With the ball back in Pyne’s hands, the offense got back to work. Working off an efficient run game, Notre Dame was able to move the ball into Cal territory, and on first down they broke out for their longest play of the game: a 36-yard completion from Pyne to Estime.

“Audric made a great cut on an angle route off the linebacker and I threw it early because they were bringing pressure. He made a great catch and just ran with it,” said Pyne.

Pyne finished off the drive with a six-yard touchdown pass to junior tight end Michael Mayer on the next play. Mayer featured less against Cal than the first two games, with just two catches on 10 yards, but he was there when Notre Dame needed him. And Pyne found him to take a 24-17 lead in the fourth quarter.

From that point forward, the Irish defense stepped up to the task. On the following drive, they forced a turnover on downs. Senior defensive lineman Isaiah Foskey was huge down the stretch and sacked Plummer on fourth and 10 with the Bears threatening to score.

After a quick series — and a Sot punt that pinned Cal inside their own 10 — the defense was back on the field. Immediately they showed they were up to the task, forcing two throw aways from Plummer and pressuring him in the end zone. On third down, the pressure got to Plummer, and Foskey and graduate student defensive lineman Jayson Ademilola combined for a sack that was almost a game-sealing safety.

After a Cal punt from their own end zone and another quick punt from Notre Dame, Cal took over at the 25 with a little over a minute left and no timeouts. Then, chaos ensued. 

On the first play of Cal’s drive, it seemed like it was over. Plummer overthrew his receiver, and the ball went straight into the arms of junior cornerback Clarence Lewis, who slid down and began celebrating with his teammates. Unfortunately for Lewis, a flag had been thrown on the play and Irish senior linebacker and captain JD Bertrand was called for targeting and ejected from the game. It also meant 15 yards and a Cal first down.

Freeman was incredulous: “I looked at J.D. and said, ‘J.D., really?’” 

Plummer and Cal began to move the ball down the field and on third and 7, it looked like the defense had sealed it again. Justin Ademilola got to Plummer again and, as the quarterback tried to escape the pocket, Ademilola was able to drag him down and force a fumble.. The loose ball was recovered by graduate student cornerback TaRiq Bracy, who returned the ball for a touchdown as the stadium erupted. But again, the call was overturned after video review made it clear that Plummer’s right knee hit the ground before he lost the football.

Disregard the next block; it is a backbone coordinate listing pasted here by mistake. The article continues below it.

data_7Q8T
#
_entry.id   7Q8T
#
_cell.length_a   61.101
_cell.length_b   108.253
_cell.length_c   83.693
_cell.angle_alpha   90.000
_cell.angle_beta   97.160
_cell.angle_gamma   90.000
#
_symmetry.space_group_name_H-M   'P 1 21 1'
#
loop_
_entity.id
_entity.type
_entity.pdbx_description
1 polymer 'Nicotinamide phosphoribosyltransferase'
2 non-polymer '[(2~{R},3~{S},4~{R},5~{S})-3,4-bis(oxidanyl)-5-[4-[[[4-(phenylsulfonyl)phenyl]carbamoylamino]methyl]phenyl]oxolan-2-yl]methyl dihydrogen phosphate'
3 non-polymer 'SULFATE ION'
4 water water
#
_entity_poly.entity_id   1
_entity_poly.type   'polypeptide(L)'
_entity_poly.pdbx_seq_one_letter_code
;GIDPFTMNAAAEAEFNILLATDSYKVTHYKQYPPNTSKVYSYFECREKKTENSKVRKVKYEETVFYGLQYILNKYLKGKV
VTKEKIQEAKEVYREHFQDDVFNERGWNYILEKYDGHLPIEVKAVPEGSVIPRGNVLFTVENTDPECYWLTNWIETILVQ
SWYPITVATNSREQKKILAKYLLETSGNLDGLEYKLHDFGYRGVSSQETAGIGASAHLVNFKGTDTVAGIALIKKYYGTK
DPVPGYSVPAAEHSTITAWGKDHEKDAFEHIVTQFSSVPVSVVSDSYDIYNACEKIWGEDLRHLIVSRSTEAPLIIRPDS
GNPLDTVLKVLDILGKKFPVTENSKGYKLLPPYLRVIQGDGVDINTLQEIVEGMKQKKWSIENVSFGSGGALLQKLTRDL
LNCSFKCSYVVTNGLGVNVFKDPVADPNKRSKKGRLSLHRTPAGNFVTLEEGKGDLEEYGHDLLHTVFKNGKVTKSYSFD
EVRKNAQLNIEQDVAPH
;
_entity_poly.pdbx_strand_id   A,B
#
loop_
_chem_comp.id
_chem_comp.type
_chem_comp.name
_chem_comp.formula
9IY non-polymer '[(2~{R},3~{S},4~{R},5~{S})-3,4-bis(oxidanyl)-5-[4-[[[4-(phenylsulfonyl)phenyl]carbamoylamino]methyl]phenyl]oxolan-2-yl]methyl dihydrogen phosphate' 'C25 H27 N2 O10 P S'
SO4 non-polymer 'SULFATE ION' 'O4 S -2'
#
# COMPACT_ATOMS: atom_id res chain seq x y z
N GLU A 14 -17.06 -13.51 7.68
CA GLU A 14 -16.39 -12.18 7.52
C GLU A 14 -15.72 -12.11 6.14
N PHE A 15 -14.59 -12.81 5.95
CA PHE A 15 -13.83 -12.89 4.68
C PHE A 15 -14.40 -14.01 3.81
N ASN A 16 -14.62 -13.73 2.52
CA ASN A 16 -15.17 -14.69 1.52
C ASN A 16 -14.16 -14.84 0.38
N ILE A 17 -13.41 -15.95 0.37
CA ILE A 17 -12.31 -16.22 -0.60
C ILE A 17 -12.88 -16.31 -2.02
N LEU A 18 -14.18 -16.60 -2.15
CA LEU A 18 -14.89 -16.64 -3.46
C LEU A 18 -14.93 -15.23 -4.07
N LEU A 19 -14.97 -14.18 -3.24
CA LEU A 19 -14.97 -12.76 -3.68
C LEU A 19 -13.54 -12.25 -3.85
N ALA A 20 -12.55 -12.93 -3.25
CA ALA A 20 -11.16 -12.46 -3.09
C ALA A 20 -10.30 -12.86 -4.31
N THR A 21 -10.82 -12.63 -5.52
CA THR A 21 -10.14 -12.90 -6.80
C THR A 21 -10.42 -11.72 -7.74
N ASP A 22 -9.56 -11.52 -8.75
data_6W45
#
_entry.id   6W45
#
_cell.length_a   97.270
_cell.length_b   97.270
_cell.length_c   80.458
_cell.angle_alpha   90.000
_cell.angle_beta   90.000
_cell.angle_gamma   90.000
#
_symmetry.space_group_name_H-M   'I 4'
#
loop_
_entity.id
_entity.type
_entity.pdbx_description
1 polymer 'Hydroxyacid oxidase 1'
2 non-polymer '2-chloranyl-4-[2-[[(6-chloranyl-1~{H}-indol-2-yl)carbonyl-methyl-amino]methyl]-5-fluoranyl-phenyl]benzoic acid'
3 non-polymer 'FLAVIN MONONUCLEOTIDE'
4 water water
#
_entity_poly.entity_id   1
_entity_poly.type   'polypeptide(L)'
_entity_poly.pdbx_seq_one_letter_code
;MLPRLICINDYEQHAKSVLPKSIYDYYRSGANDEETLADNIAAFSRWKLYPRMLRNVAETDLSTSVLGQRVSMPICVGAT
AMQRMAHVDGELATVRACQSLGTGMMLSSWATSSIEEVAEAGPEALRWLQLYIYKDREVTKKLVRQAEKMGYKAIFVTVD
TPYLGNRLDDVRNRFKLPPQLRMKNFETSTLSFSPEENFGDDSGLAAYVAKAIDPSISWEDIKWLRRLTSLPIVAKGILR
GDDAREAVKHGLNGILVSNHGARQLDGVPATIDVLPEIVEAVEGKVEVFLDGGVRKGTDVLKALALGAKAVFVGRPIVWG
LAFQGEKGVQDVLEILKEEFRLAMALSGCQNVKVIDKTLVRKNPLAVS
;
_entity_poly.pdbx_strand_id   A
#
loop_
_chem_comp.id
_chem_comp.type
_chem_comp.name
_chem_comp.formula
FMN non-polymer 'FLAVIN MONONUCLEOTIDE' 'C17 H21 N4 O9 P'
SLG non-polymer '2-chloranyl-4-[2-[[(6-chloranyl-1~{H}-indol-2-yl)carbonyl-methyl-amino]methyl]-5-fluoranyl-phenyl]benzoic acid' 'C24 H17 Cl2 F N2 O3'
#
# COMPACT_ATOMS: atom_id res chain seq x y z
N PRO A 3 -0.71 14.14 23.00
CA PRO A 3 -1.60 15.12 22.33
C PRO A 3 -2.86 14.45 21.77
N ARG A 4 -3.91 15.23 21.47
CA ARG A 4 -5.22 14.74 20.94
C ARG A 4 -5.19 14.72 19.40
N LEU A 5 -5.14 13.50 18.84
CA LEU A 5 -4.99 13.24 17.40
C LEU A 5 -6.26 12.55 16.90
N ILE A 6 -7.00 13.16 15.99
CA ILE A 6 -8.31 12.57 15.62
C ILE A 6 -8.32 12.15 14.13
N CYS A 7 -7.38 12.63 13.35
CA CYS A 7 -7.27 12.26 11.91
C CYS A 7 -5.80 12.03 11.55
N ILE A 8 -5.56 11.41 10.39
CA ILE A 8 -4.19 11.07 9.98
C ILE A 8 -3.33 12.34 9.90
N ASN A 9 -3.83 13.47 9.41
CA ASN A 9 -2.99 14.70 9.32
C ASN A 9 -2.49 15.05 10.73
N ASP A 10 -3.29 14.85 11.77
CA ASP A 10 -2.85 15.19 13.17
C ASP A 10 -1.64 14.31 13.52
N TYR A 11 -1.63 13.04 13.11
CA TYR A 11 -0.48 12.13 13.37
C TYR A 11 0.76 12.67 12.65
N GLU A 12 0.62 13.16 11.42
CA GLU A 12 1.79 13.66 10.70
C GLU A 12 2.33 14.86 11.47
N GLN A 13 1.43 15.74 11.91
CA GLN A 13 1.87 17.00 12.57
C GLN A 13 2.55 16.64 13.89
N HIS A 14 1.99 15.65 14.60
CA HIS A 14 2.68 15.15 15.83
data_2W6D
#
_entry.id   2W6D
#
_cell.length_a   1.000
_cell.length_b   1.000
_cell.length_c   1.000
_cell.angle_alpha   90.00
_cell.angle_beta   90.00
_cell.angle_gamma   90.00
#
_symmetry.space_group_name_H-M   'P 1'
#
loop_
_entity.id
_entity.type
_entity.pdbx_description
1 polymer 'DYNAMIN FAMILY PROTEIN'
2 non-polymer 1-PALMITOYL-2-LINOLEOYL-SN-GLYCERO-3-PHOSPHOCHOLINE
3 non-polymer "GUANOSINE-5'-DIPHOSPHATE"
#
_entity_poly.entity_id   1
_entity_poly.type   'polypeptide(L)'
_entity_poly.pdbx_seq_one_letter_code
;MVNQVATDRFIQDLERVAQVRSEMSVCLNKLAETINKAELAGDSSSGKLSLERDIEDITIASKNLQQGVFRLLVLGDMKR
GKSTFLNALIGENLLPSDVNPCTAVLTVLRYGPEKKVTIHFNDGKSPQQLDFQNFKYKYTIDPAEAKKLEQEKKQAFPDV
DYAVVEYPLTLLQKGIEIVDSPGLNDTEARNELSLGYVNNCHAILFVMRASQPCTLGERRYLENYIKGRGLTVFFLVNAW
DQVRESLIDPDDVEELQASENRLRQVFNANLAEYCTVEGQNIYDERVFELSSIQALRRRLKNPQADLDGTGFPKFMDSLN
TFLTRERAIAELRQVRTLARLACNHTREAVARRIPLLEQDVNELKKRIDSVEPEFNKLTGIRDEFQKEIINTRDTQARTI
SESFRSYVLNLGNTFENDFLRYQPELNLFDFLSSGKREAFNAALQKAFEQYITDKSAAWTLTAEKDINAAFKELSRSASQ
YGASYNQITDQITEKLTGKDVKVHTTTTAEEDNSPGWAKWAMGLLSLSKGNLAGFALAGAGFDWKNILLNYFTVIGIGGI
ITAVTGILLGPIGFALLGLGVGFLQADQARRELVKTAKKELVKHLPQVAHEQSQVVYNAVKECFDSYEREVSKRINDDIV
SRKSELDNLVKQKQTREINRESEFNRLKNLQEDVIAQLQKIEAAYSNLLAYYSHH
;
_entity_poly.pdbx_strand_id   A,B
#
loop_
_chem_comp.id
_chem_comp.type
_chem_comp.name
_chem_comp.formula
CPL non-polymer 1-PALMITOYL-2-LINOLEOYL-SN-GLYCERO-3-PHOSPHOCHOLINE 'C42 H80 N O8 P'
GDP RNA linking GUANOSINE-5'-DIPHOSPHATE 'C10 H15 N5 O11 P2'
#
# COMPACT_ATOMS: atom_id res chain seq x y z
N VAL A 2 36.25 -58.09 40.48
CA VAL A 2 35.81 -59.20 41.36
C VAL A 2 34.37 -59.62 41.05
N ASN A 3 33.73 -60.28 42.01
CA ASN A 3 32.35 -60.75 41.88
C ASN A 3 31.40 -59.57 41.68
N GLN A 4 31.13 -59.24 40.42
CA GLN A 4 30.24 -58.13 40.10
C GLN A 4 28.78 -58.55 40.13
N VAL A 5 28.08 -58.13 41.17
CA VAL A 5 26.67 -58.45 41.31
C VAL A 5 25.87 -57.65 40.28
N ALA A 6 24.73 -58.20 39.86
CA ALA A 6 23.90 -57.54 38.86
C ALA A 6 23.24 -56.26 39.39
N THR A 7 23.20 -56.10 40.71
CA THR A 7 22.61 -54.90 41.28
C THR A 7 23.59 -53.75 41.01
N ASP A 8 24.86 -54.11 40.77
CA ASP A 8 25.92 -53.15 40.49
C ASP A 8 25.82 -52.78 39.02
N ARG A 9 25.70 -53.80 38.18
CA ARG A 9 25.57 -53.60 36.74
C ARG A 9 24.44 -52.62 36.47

“It was a rollercoaster for sure,” said Lacey of the final drive. “But we knew if we were on the field, the game was in hand regardless. We weren’t worried about the next play or them scoring. We just knew we had to execute, and that’s what we did.”

After Ademilola’s sack, five seconds remained on the clock for Plummer and the Golden Bears to take one last shot at the end zone. Notre Dame dropped seven into coverage for the final play as Plummer heaved a long shot into the end zone. With every defender in the area — and three Cal receivers there as well — the ball was juggled around in the air and eventually fell harmlessly to the ground.

The defense played hard until the final whistle and lived up to the pressure in the final minute. The unit had struggled in the first two games of the year, twice giving up 90+ yard touchdown drives in the final period. Those difficulties led to emphasis from the coaching staff on finishing games.

“Found a way to finish. I’m proud of those guys. You know what? It is hard to win football games,” said Freeman.

It was Notre Dame’s first win of the season and the first of Freeman’s tenure at the helm of the program. It was also a win for Drew Pyne in his first career start for Notre Dame.

“There’s a lot of coaching that happened on that field today that we can learn from. But listen, if you don’t take a minute to enjoy these things, you’re going to regret it. That’s what I keep reminding myself is enjoy this victory. We’ll get back to work tomorrow, but again, I want to celebrate with those guys today.”

Contact José Sánchez Córdova at jsanch24@nd.edu.

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‘I owe this school everything’: Irish football legend Manti Te’o returns to Notre Dame, addresses team before Cal

For the first time since his Netflix documentary, “Untold: The Girlfriend Who Didn’t Exist,” Irish football legend and Heisman Trophy finalist Manti Te’o was back on Notre Dame’s campus. This was Te’o’s fourth visit back to South Bend, and it was a warm homecoming for the former linebacker; when he was announced in Notre Dame Stadium, the applause he received brought Te’o to tears. While its layout has changed significantly since his time in Irish uniform, he said that Notre Dame itself remains a home for him each time he returns.